Mr B's review
Cillian owes a serious stack of money to the leading drug dealer in this windswept corner of Ireland. When he doesn’t pay up, the Ferdias, a pair of goons never far from shows of hospitality or violence, grab his brother Doll off the street and hold him captive in a secluded farmhouse. The house is owned by Dev, a huge lump of a man. Back at school Dev was the punchbag for the likes of the Ferdias. And into all this are thrown Sheila, Cillian and Doll’s mother, and Doll’s girl, Nicky, who must hatch a plan to get the boy home in one piece.
A riot of dialogue that sings off the page is what sets Colin Barrett’s work alight. It would be easy to cast this as a story of crime and violence, but that would be lazy and shallow. Wild Houses is, at its heart, a look at the limits of familial obligation, and the ties that bind in small towns. Like the great Irish writers that have gone before him – Kevin Barry, Lisa McInerney and Roddy Doyle, amongst others – Barrett has the goods to be a huge force in contemporary fiction for years to come. (Tom M)
**One of the Observer’s Debut Novels of 2024**
A small-town feud. A madcap kidnapping. A wild weekend to change everybody’s lives…
‘Sublime… [Wild Houses is] a thrillingly moreish novel… and held me captive until the very last page’ Sunday Times
‘Strange and beautiful… A book to live inside’ SALLY ROONEY, author of Normal People
‘A gift of true storytelling… Barrett’s talent burns up the page’ ANNE ENRIGHT, author of The Wren, The Wren
As Ballina prepares for its biggest weekend of the year, the simmering feud between small-time drug-dealer, Cillian English, and County Mayo’s enforcers, Gabe and Sketch Ferdia, spills over into violence and an ugly ultimatum.
When the reclusive Dev answers his door on Friday night he finds Doll – Cillian’s teenage brother – in the clutches of Gabe and Sketch. Jostled by his nefarious cousins and goaded by his dead mother’s dog, Dev is drawn headlong into the Ferdias’ revenge fantasy.
Meanwhile, seventeen-year-old Nicky can’t shake the feeling something bad has happened to her boyfriend Doll. Hungover, reeling from a fractious Friday night and plagued by ghosts of her own, Nicky sets out on a feverish mission to save Doll, even as she questions her future in Ballina.
‘This nastily slow-burn chiller is shaping up to be one of the novels of the year’ Daily Mail, **Books to Look Out For 2024**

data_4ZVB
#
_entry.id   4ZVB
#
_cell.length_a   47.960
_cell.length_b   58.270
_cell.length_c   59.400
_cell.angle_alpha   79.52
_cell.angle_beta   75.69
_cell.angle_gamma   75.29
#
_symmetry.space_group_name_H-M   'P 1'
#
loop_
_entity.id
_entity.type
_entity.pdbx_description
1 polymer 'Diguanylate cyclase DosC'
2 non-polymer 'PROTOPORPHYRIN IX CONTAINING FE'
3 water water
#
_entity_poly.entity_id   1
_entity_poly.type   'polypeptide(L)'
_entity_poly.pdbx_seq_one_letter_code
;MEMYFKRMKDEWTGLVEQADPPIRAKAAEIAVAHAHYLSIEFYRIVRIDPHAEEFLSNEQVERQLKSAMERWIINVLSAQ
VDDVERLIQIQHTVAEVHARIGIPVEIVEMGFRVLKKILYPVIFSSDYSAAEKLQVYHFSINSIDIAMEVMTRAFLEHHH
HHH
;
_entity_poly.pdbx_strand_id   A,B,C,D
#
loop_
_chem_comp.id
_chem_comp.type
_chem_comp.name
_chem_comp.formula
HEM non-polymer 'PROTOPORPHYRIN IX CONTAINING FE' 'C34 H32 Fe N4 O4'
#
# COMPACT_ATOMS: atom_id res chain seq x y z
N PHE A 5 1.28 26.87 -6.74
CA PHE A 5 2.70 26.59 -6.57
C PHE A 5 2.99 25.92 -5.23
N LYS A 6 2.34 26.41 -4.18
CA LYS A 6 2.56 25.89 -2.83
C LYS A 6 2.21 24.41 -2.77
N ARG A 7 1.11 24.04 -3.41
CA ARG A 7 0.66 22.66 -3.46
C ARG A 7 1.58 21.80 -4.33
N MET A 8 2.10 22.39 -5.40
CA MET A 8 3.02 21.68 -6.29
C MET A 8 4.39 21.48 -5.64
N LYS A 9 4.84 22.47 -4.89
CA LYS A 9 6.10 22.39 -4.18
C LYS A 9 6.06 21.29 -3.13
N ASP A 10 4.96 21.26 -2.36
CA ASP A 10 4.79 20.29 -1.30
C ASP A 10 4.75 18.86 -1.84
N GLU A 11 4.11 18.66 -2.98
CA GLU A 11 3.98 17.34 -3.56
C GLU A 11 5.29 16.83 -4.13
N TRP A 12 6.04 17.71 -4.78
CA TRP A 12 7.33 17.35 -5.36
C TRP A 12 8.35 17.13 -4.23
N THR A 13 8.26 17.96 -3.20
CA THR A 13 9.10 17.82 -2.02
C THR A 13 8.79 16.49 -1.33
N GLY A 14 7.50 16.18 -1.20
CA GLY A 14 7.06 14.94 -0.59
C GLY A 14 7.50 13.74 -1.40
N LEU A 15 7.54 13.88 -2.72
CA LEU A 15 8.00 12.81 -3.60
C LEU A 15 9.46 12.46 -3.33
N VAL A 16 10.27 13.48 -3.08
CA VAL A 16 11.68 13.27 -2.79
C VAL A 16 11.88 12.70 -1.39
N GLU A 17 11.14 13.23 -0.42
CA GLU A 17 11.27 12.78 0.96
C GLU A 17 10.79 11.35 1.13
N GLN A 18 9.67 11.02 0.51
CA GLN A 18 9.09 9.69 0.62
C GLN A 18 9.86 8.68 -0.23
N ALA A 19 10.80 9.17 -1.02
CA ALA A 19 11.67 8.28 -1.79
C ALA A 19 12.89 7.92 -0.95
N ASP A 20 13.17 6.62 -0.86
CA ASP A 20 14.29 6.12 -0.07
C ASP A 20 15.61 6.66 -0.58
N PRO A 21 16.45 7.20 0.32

This strange and beautiful novel brings to life an entire world. Wild Houses is a book not just to read but to live inside — Sally Rooney, author of Normal People Colin Barrett quietly, insistently, writes so deeply into his characters you could reach out and touch them. Wild Houses is a gift of true storytelling and Barrett’s talent burns up the page — Anne Enright, author of The Wren, The Wren Vivid, controlled, very funny, and very moving – Barrett has the kind of pure writing chops that are vanishingly rare — Kevin Barry, author of Night Boat to Tangier Wild Houses is a wonder of a novel – crackling with tension and gifted with fine, strong language. Colin Barrett is a superb storyteller, and this is a tale for the ages — Jon McGregor, author of Reservoir 13 Few people truly understand the deep tensions, traumas and banality of violence that can be found in small town life quite like Colin Barrett. Crime and the characters who commit it is his forte, but his writing is never less than masterful, and he sits squarely in the centre of a golden generation of new Irish writers — Benjamin Myers, author of Cuddy and The Gallow Pole Colin Barrett proved with his short stories that he’s not only one of the most stylistically gifted writers working now, but also one of the most generous. His first novel, Wild Houses, is deft, intricate, unique – restorative in its refusal to be anything but itself. Colin Barrett is a talent of the rarest kind — Nicole Flattery, author of Nothing Special A brilliant novel… Wild Houses is swift, tender and honest. It’s been a long time since I’ve been so worried, so heartbroken, so moved by a set of funny misfits. Barrett is one of our keenest observers of the miraculous amid the everyday and of the uncommon beauty of common things, the power of attention. When I finished this novel, I desperately wanted to call Dev, Doll, or Nicky, just to see if they were okay, to see if everything had turned out alright. — Brandon Taylor, author of The Late Americans Vivid and wild, funny and chilling – Wild Houses is the business — Roddy Doyle, author of Paddy Clarke Ha Ha Ha Wild Houses has a rare momentum that comes from the rhythms of the sentences, the vivid descriptions and the brilliantly chosen details. The momentum emerges also from the depth and complexity of the main characters and the wide sweep of the narrative. In a small town in the west of Ireland over a few days, a whole world, memorable and edgy, is captured for the reader — Colm Toibin, author of Brooklyn Wild Houses is a taut, brooding thunderstorm of a novel — Ronan Hession, author of Leonard and Hungry Paul
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